Axios Finish Line: Oh man, miracle

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Illustration: Sarah Grillo / Axios

This article originally appeared in Axios Finish Line, our late-night newsletter about living, driving, and wellness. Register here.

Four years ago, a 14-year-old boy who lost both his parents suddenly fell into our arms, Jim writes.

  • We knew Kelvin From earlier years, when he was playing soccer with our biological son. We mostly lost contact.
  • Yet it was here, We asked if we would take it. Four days later, his uncle was at our door—box with birth certificate and other papers in hand, and Kelvin in a carriage.

why does it matter: Saturday is National Adoption Day, so I wanted to share our thoughts on the wild—and wildly unpredictable—hop of bringing a new member into our family.

  • framework It helped me think of it like a startup: You take a big risk trying a few others, prepare to overcome the ups and downs, depend on others — and realize that failure is very possible, but it’s not an option.

High risk, high reward: Kelvin was in a dark place when we met him – he was rarely in school, and often got into trouble. He suffered from behavioral problems, depression and ups and downs.

  • Kelvin “I was lost, insecure, sad, left school and made bad choices,” he said — who is taking his first high school journalism lessons, and helped shape this story — he said.
  • But flash From a tender heart, an examining mind and a genuine concern for others lighted the way to hope.

The long view: During Kelvin’s three travels through inpatient treatment centers in three states, we often worried that we were putting too much stress on our two other children and our marriage.

  • Nobody changes quickly. Especially a child who feels unloved, unwanted, and unknown. You have to prepare for the very difficult moments and believe that small things will make a big difference one day.
  • “I never spoke about my father’s death. “I had to pretend it never happened,” Kelvin says. “It pissed me off because I was keeping everything inside. So when I popped, I really popped.”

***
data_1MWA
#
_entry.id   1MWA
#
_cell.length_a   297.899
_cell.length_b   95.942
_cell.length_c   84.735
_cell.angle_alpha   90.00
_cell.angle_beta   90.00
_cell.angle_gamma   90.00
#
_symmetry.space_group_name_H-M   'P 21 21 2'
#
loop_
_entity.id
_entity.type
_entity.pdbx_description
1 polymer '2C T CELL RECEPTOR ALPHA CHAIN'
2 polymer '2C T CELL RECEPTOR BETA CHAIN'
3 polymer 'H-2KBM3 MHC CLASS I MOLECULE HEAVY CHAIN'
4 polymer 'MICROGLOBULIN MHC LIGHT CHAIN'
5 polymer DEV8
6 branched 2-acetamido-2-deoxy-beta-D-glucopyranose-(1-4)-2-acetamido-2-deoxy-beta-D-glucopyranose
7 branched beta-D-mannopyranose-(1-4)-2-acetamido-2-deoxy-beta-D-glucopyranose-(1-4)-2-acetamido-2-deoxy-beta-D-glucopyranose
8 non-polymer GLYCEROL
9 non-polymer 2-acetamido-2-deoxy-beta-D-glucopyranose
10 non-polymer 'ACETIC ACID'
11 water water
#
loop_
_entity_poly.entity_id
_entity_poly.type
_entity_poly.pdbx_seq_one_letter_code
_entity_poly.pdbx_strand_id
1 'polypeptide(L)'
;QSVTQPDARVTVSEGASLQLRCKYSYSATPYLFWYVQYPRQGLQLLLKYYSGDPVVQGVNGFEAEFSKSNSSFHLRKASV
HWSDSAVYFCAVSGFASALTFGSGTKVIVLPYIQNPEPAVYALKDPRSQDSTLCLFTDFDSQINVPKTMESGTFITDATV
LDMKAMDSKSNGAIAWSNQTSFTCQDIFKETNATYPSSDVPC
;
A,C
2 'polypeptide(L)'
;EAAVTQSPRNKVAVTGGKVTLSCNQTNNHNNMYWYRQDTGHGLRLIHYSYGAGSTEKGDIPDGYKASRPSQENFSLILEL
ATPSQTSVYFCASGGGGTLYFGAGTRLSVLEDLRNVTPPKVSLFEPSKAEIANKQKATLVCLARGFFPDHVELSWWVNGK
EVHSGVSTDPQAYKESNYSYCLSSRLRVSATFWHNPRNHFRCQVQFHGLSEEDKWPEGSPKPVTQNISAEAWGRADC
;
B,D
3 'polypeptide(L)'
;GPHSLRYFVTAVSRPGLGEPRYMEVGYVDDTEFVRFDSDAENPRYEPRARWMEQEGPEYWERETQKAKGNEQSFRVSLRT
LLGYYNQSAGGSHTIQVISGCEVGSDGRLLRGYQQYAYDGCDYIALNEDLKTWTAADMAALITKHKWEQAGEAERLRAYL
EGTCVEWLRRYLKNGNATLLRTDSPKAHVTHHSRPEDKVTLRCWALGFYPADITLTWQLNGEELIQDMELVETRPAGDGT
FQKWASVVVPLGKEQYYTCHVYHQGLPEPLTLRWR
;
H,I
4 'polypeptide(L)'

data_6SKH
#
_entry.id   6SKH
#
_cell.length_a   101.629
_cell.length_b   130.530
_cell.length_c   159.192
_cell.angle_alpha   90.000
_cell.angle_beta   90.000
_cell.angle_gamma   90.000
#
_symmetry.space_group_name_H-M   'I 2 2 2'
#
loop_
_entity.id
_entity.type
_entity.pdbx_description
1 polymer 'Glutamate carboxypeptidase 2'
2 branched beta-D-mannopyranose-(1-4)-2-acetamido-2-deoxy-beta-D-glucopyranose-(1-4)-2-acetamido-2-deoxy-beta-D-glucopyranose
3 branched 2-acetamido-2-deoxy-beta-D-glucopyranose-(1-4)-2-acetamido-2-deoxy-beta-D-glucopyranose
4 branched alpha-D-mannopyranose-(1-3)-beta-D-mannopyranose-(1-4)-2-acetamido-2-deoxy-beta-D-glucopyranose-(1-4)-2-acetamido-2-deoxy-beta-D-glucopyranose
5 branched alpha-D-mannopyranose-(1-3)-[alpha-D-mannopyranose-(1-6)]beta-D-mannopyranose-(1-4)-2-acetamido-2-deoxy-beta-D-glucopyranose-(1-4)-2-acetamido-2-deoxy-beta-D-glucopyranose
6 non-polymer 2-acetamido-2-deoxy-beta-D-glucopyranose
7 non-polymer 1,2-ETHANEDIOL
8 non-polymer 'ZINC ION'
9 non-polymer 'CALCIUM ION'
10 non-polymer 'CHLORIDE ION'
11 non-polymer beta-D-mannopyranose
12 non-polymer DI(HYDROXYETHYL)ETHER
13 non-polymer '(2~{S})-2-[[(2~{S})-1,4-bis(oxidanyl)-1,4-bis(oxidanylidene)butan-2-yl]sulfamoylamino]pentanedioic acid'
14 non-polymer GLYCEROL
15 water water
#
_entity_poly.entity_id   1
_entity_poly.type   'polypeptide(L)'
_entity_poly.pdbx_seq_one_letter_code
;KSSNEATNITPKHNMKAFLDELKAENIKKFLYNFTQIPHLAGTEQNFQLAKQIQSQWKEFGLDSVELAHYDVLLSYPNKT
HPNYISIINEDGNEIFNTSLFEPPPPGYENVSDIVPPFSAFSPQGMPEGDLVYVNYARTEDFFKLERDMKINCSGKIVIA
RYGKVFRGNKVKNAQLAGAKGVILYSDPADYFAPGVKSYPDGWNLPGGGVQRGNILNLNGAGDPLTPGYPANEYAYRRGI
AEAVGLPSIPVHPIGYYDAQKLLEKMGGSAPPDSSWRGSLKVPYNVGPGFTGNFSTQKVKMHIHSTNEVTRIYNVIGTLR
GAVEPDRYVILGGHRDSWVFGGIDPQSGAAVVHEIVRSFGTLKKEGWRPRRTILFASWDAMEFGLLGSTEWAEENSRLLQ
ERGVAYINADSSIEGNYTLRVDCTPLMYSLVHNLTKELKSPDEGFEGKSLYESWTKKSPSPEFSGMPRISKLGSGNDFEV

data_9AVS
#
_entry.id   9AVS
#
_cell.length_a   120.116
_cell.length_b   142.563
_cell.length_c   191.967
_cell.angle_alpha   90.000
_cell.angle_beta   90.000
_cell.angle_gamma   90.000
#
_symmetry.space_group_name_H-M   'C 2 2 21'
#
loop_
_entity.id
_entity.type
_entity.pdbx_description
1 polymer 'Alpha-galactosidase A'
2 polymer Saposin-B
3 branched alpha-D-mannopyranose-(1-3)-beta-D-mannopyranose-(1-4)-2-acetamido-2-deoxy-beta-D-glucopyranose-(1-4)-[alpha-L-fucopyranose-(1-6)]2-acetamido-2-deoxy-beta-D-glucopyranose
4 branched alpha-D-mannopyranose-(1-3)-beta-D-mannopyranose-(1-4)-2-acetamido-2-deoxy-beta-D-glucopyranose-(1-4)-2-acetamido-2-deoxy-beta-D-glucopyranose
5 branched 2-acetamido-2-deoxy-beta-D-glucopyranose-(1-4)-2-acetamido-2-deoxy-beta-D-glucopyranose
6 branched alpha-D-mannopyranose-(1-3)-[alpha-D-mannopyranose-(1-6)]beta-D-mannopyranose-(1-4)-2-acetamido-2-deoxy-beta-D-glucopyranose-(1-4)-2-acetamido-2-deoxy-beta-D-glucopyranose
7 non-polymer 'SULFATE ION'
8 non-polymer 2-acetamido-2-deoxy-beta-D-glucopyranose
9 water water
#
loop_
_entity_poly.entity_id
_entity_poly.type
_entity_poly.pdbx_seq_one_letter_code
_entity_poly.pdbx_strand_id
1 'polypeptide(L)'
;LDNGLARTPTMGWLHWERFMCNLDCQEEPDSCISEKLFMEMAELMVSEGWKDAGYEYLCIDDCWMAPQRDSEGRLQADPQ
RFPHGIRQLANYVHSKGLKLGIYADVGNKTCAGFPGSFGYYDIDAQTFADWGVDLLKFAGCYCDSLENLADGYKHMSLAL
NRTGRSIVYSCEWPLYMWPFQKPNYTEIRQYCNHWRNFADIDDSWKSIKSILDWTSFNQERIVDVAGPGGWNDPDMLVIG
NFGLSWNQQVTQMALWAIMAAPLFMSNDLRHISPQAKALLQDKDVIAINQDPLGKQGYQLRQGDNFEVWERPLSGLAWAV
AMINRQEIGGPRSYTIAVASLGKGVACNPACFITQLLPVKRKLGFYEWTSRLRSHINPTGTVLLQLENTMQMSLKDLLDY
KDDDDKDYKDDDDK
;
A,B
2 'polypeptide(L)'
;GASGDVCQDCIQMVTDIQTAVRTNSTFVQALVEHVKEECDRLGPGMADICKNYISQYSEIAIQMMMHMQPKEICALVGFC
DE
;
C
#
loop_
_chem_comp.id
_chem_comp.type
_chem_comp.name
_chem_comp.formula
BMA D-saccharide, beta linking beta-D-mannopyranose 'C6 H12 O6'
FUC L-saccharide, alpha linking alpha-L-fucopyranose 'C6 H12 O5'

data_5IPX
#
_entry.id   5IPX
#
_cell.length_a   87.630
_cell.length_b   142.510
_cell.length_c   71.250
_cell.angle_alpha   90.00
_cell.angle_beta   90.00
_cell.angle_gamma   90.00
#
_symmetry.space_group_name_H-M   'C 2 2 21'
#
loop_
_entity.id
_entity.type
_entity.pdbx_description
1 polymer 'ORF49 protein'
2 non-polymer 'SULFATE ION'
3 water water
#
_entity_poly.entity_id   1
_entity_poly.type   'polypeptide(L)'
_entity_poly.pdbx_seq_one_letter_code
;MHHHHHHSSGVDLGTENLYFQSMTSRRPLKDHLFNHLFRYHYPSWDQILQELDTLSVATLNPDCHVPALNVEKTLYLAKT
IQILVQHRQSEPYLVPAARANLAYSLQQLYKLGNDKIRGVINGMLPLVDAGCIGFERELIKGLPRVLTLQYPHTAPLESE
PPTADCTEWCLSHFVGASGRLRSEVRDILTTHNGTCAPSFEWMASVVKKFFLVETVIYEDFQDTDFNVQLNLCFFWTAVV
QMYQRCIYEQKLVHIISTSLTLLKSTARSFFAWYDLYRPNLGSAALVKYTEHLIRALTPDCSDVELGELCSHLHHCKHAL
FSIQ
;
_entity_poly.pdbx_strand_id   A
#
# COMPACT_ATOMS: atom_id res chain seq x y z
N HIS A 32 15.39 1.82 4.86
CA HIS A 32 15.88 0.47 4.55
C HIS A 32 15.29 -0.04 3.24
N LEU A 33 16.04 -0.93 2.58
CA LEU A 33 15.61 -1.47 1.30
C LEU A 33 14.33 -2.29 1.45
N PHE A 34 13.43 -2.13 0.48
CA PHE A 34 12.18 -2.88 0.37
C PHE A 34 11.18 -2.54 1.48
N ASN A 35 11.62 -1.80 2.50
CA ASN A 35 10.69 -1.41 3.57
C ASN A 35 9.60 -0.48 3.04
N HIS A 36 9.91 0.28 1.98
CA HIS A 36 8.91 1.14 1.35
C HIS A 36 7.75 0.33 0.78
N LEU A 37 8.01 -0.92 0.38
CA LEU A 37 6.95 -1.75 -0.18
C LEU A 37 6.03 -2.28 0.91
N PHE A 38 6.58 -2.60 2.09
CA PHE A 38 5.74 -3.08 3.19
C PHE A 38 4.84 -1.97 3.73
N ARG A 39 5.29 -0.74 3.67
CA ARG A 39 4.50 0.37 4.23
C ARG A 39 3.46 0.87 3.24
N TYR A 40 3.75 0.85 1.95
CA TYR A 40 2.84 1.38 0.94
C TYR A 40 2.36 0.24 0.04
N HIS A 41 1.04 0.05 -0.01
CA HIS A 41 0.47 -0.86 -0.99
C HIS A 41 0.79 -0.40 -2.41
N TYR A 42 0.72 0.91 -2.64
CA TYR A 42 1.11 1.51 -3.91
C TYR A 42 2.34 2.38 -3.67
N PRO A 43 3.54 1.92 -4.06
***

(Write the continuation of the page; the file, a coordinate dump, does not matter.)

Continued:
Get the basics right: When starting and running a couple of companies, I obsessed with the founding core being strong, and then relied heavily on it when bad times hit.

  • Adoption is similar. You need to have a clear set of boundaries and expectations, teach them and live them for yourself, and anchor them tightly in the mess.

Love is your secret sauce: You have to say it and show it relentlessly. You have to invoke the truest form of unconditional love: expect no reciprocity in the short term.

  • You have to imagine Loss of both parents or feeling completely abandoned. It makes love seem elusive, unattainable. The door to a happy practical life does not open until one allows love. Only then can one show it.

  • Often anger Drugs, escapism are simply cries for love, a person who does not yet know how to experience it. Hold on to that.

Team building: My wife and I, might have stumbled if we had not made a large network of friends and family–our other children, who have risen heroically up to this point; Kelvin’s extended biological family, who remained involved; A wonderful healer and generous friends.

  • Kelvin says His world began to turn for the better on his sixteenth birthday, when his biological uncle, then us and then Kelvin himself, gave tearful toasts to the slow but steady progress. “It was the first time I ever felt true love,” said Kelvin. “I felt like it was reset.”

Never lose hope: Kelvin just turned 18. He’s getting good grades, becoming a star on his high school’s football team and acting (mostly).

  • but most importantly, Feel and show love. He speaks confidently of his journey, is filled with gratitude, and lights up a room with his kindness and cheerfulness.

The Big Picture: There will be many twists and turns to this story. But this is absolutely certain: Autumn, our other two kids, and I all count adding Kelvin to our family of 5 as the best and most important thing we’ve ever done.

Here is the biggest surprise: You often get more, grow more, and feel more from the person you’re with. Even in the most painful moments, beautiful things are revealed.

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